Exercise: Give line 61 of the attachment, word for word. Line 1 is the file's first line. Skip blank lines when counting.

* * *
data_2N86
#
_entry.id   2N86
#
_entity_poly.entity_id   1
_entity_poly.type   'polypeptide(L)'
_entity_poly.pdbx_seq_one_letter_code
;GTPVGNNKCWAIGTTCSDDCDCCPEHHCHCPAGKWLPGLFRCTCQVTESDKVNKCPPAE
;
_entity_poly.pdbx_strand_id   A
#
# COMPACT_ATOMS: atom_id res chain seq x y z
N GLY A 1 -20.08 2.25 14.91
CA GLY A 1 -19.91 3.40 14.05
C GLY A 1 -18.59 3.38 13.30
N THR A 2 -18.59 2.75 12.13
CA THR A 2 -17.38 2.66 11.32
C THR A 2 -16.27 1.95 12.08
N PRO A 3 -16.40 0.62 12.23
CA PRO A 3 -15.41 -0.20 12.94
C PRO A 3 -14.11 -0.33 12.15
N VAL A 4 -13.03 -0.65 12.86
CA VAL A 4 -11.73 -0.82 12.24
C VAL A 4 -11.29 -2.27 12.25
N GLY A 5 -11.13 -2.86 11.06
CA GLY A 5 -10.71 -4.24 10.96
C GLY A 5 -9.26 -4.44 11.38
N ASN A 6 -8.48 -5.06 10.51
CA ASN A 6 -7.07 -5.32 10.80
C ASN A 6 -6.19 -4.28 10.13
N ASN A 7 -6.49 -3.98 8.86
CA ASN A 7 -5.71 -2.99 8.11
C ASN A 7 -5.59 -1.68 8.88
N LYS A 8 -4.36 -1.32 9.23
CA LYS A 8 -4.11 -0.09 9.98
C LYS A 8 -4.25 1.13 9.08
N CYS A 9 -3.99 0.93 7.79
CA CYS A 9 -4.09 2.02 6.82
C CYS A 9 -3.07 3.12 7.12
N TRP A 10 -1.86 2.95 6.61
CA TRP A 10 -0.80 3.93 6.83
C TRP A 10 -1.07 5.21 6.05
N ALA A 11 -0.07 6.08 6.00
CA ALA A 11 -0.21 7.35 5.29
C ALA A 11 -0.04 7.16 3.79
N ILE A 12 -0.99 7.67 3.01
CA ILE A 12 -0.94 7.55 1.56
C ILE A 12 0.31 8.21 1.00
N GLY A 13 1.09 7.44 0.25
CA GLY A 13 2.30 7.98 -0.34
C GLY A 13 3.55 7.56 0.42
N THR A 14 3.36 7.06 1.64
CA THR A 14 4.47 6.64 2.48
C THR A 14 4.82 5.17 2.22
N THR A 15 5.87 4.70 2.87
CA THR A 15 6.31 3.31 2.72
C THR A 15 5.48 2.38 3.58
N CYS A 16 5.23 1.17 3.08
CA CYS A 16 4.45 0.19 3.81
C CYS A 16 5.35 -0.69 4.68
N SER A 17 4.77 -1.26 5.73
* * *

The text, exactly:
N SER A 17 4.77 -1.26 5.73